Accessibility in the Procurement Process
As authorized by Chapter 2054, Subchapter M of the Texas Government Code, the Texas Department of Information Resources (DIR) has adopted rules (the DIR Accessibility Rules) governing how Texas institutions of higher education are to develop, procure, maintain and use electronic and information resources (EIR) so that the EIR may be accessed by individuals with disabilities. Such DIR Accessibility Rules are set forth in Title 1, Chapter 206, Rule §206.70 of the Texas Administrative Code and in Title 1, Chapter 213 of the Texas Administrative Code.
Texas statutes reference standards contained within Section 508 of the Rehabilitation Act and require conformance with Web Content Accessibility Guidelines (WCAG) 2.0 Level A and AA.
Conformance to WCAG 2.0 Level A and AA applies to websites, web applications, software systems, electronic documents, e-learning, multimedia, and all EIR intended for use by students, employees, and visitors of the University of Texas at Austin.
Those responsible for making decisions about which products to procure must consider accessibility as one of the criteria for selection. It is the responsibility of employees and purchasing agents of UT Austin to find the most accessible business solutions possible when procuring EIR. As part of UT Austin’s procurement process for EIR, accessibility-related documentation must be submitted by vendors for each product. EIR accessibility is determined by vendor evaluations of their product against WCAG 2.0 Level A and AA. Vendors are required to demonstrate whether their product conforms to or addresses each of the WCAG 2.0 Level A and AA success criteria by completing a Voluntary Product Accessibility Template (VPAT). A VPAT is a contractor-supplied form that is used to document the EIR’s compliance with technical accessibility standards and specifications.
VPAT templates are available from the Information Technology Industry Council. There are four different editions of the VPAT, based on different accessibility standards. Since EIR procured by UT Austin must meet WCAG 2.0 Level A and AA, the most appropriate edition for our needs is the WCAG edition. NOTE: It is not sufficient for a bidder or vendor to simply provide a VPAT; they must take care to complete it, so it represents a truthful and accurate report of the overall accessibility of their product. If the vendor does not have sufficient expertise in-house to complete a VPAT, they should receive help from an independent third-party accessibility consultant.
Steps to Ensure Accessibility in the Procurement Process
- Research the accessibility of a product or service before taking steps to purchase it.
- Obtain a vendor’s VPAT by searching for the VPAT on the vendor’s website.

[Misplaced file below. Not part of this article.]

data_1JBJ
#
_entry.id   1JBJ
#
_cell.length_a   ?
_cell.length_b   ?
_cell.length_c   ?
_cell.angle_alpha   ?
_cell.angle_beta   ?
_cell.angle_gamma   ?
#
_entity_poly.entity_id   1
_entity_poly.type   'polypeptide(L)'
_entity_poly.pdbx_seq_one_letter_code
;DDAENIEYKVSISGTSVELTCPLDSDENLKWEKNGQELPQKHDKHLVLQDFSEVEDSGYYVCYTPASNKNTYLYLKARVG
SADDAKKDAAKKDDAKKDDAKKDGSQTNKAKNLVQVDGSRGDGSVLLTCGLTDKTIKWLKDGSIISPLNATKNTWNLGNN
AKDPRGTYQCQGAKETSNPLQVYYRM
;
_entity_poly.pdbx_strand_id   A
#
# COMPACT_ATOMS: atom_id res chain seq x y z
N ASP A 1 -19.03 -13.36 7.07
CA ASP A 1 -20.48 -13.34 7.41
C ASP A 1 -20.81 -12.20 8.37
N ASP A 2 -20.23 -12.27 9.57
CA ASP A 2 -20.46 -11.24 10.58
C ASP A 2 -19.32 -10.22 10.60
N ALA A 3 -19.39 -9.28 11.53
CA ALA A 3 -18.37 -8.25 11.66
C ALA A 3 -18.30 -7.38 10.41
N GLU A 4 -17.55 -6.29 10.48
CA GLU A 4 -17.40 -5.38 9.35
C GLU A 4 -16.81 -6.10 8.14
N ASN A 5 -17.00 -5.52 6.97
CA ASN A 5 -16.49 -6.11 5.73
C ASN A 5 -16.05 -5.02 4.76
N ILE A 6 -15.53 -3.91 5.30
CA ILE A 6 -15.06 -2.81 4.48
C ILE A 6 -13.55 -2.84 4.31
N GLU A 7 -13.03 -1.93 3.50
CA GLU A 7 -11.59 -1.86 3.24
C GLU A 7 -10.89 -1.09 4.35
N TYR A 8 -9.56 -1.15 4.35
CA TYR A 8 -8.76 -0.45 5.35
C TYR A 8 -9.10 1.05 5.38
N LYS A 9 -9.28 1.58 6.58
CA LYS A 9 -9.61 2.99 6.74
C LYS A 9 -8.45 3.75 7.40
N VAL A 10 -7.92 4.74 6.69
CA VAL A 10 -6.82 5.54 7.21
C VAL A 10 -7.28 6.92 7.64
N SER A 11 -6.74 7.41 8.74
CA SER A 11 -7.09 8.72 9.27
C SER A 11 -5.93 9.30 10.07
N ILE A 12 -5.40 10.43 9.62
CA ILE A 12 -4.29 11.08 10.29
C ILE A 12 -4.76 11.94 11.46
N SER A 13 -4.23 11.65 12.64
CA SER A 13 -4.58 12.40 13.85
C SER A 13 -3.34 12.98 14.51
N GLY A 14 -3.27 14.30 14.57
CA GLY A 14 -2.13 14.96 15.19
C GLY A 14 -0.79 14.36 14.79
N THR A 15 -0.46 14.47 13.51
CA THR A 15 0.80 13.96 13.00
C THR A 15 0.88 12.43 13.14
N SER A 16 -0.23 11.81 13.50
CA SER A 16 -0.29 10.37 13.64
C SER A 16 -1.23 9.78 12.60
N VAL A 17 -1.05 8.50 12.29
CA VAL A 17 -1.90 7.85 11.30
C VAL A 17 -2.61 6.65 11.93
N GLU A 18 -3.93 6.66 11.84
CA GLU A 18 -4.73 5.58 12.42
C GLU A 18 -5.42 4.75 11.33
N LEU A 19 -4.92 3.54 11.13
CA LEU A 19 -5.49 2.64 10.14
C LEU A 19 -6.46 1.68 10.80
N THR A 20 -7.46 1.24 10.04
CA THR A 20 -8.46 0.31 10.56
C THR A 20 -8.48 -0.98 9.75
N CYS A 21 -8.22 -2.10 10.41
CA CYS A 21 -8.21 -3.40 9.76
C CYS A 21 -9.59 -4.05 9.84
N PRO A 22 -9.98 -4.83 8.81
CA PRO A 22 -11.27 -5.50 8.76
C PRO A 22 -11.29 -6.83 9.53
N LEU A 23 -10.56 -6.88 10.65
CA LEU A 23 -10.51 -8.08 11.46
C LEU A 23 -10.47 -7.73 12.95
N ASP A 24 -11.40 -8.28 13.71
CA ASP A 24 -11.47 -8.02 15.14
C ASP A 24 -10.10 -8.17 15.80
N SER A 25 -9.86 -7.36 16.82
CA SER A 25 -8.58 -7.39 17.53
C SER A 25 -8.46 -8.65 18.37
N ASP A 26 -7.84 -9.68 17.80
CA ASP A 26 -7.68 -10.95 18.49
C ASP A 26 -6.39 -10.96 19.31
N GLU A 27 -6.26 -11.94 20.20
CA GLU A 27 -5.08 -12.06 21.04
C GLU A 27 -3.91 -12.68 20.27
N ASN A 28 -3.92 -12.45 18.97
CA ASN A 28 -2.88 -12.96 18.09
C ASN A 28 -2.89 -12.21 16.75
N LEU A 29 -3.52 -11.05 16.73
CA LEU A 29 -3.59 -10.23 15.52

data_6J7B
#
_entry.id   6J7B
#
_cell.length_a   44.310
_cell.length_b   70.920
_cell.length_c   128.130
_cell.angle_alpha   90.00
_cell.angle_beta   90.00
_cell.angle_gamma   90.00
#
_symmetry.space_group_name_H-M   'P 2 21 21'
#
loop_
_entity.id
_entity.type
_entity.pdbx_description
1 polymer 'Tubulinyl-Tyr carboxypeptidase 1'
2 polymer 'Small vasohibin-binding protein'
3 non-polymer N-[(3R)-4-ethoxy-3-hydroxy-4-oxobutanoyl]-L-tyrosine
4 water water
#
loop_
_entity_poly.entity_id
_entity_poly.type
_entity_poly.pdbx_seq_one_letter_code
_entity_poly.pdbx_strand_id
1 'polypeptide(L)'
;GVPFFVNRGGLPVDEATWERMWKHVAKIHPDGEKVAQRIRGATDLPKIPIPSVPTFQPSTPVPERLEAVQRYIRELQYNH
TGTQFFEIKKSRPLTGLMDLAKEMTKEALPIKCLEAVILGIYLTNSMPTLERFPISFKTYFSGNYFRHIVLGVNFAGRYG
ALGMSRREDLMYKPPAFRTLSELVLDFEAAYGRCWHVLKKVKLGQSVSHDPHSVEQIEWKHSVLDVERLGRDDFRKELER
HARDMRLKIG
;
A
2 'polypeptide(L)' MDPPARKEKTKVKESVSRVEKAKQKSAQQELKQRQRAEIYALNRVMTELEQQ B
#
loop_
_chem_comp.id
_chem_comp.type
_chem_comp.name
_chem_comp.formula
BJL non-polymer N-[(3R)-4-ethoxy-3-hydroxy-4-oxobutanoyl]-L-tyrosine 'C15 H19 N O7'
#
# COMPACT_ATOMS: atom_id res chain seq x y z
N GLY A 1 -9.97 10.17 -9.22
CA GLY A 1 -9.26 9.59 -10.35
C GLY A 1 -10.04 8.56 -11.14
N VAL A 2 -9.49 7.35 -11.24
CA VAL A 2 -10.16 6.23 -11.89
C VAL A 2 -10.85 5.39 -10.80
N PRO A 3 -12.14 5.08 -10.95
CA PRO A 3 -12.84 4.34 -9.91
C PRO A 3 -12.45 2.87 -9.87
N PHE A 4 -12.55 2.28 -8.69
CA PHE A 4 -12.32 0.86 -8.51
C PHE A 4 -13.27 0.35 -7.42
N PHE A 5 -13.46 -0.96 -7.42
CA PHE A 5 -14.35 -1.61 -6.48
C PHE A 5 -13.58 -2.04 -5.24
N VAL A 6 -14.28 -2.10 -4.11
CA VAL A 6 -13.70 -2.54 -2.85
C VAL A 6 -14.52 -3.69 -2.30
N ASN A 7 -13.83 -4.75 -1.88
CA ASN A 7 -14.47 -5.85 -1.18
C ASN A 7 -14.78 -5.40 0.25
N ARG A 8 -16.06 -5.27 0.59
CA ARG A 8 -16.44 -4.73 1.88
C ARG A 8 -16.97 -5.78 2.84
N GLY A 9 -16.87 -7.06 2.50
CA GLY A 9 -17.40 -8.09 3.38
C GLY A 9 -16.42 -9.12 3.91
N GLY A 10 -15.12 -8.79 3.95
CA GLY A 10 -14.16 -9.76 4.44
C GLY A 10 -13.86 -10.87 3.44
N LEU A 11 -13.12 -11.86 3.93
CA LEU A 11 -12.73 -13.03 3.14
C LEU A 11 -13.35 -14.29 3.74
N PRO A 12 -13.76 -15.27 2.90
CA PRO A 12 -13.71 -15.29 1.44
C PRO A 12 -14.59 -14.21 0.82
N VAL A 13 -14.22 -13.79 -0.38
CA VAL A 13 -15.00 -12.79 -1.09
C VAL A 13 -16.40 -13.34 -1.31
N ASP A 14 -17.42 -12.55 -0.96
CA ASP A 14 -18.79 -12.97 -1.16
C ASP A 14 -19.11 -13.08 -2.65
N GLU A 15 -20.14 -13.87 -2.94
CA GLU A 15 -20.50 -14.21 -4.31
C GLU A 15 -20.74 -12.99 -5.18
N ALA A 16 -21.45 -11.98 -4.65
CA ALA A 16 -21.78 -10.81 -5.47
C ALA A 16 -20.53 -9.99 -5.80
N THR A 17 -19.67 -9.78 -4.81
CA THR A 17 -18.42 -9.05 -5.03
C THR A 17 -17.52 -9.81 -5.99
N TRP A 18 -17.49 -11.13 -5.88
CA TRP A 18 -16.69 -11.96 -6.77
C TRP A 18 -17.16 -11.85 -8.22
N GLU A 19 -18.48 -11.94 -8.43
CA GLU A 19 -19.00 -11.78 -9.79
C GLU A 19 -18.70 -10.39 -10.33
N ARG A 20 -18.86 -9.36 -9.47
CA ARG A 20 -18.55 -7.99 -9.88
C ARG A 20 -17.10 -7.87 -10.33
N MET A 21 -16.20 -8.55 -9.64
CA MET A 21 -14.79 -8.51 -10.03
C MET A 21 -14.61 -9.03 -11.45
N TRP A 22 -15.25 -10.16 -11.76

- If not available online, request a VPAT from the vendor.
- If the vendor does not have a VPAT readily available, provide a blank VPAT (WCAG version) so company representatives may complete it.
If a vendor has never heard of the term VPAT, chances are the EIR in question is not accessible. Avoid vendors that cannot or will not produce a VPAT.
- Compare the VPATs of several different products or services and choose the most accessible EIR that best meets the business needs of the University.
- Conversations with vendors about the accessibility of their product(s) are a vital part of the procurement process. Ask the vendor how they test for accessibility.
A VPAT that indicates “supports” for all criteria without much explanation about the EIR’s capability to meet each accessible benchmark should raise a red flag regarding its accuracy. Likewise, a VPAT which indicates “does not support” for all criteria indicates the EIR was not developed with accessibility in mind and the vendor is not likely to agree to fix or resolve the accessible deficiencies in their product.
All vendors are asked to agree to an EIR Accessibility Warranty in the contract addendum. The warranty includes language attesting that the vendor meets Texas Administrative Code 206 and 213 rules and assures continued accessibility as the product is updated. When vendors will not agree to this warranty and/or suggest alternative language, the department is referred to the EIR Accessibility Coordinator.
UT System Guidance on EIR Procured or Developed by University of Texas System Institutions
UT System has developed guidance for all University of Texas System Institutions as it relates to procuring or developing EIR intended for use by students, employees, and visitors. UT affiliates can review System guidance by visiting the UT System Policy Library.
- UT System Procurement Guidance: OGC Bulletin 2006-1, “Access by Persons with Disabilities to Electronic and Information Resources Procured by The University of Texas System Administration and The University of Texas System Institutions” (requires EID Authentication to view)
- UT System Development Guidance: OGC Bulletin 2009-1, “Access by Persons with Disabilities to Electronic and Information Resources Developed by The University of Texas System Administration and The University of Texas System Institutions” (requires EID Authentication to view)